Obesity…Being overweight is, alongside diabetes, the leading cause of increased cholesterol levels, high blood pressure and coronary artery disease. Obesity increases your chances of developing all these risk factors in fact, as well as putting unnecessary strain on many other organs.
NB: Just from these short summaries you may be beginning to notice how all these conditions clearly interlink with one another.
Smoking, as well as increasing your risk of lung cancer, increases risks of heart disease and peripheral vascular disease. More than 400,000 deaths in the US alone occur each year because of the straining effects this habit has on the heart and blood vessels.
Research has shown that smoking increases the heart rate, tightens major arteries and can create irregularities in the timing of heartbeats, all of which make your heart work harder.
Although nicotine is the main active agent in cigarette smoke, other chemicals and compounds like tar and carbon monoxide are harmful to your heart too and lead to plaque build-up and injury to the vessel walls.
Inflammation…C-reactive protein (CRP) is a substance found in blood that is a marker for inflammation in the body. High levels of this protein are associated with an increased risk of heart disease and low levels with a low risk.
Studies suggest that CRP levels may even be a more important indicator of heart disease risk than high LDL cholesterol!
"In an eight-year study involving 27,939 women led by Paul Ridker, MD, director of the Center for Cardiovascular Disease Prevention at Brigham and Women's Hospital in Boston, more than half of the women who eventually developed heart disease had high CRP levels even though their LDL levels were not considered high. "
The New England Journal of Medicine
"A Cleveland Clinic study found ultrasound evidence that clogged coronary arteries had not gotten worse among 502 patients who were most successful at lowering their CRP levels. "
The New England Journal of Medicine
"A recent study at showed that as fitness levels go down, CRP levels go up. "
To help lower CRP levels it is recommended to concentrate on an anti-inflammatory diet, plus Omega 3 DHA fish oil supplements and anti-inflammatory and antioxidant supplement ingredients which include methylating agents to reduce homocyteine.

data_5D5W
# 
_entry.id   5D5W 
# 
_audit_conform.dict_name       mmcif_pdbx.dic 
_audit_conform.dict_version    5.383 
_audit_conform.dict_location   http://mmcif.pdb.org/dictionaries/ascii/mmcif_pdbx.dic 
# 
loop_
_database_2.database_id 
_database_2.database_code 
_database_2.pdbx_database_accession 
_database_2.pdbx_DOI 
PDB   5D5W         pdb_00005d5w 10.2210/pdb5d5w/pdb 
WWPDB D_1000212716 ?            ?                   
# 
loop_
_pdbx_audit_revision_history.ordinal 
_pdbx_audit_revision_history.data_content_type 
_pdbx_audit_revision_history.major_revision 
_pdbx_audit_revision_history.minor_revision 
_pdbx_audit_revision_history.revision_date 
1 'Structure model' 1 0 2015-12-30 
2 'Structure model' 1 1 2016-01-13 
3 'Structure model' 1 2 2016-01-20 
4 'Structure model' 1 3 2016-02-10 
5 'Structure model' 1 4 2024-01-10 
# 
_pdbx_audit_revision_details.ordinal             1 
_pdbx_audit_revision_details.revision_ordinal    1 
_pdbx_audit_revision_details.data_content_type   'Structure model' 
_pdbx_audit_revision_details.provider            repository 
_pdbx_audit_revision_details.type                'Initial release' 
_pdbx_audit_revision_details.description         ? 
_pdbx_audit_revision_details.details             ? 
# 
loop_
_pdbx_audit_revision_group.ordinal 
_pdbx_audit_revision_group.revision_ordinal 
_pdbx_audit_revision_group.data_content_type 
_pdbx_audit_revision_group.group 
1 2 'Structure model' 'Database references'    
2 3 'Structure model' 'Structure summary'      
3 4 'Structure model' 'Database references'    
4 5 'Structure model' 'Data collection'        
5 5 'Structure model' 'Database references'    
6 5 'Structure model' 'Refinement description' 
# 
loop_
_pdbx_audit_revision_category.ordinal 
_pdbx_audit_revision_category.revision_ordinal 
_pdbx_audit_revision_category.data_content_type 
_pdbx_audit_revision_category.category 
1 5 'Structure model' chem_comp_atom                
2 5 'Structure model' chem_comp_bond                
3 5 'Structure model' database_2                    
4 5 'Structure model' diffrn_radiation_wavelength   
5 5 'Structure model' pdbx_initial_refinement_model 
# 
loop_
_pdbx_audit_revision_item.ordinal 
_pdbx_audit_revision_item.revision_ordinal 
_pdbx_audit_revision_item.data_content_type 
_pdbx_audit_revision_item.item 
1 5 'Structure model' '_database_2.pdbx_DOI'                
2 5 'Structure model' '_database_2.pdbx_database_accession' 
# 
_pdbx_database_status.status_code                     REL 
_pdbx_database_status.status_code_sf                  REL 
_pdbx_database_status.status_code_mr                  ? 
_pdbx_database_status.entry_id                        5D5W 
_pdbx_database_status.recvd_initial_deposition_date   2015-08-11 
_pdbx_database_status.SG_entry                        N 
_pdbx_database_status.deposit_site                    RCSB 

Finally, other indirect factors include…
Physical Inactivity - People who are inactive have a greater risk of disease leading to a heart attack. Exercise burns calories, helps to control cholesterol and diabetes, and may help to lower blood pressure. Exercise also strengthens the heart muscle itself and makes the arteries more flexible. Even moderate exercise is helpful if done regularly.
Genetics - Risk factors (high blood pressure, diabetes and obesity) may be passed from one generation to another.
Stress - We all deal with stress differently. How much and in what way stress affects us can vary from person to person. During times of stress the nervous system releases extra hormones (e.g. adrenaline). These hormones can raise blood pressure and injure the lining of the arteries. When the arteries heal the walls may harden or thicken, making is easier for plaque to build up.
Stress also increases the amount of blood clotting factors that circulate in your blood. Clots may block an artery already narrowed by plaque, resulting in a heart attack.
Nutritional deficiency and toxicity
It is never too late to begin improving heart health. By eliminating risk factors, properly managing your health, and optimising your systems - first your digestive system, then others - you can greatly reduce your risk of heart disease, and even begin to heal disease that is already present.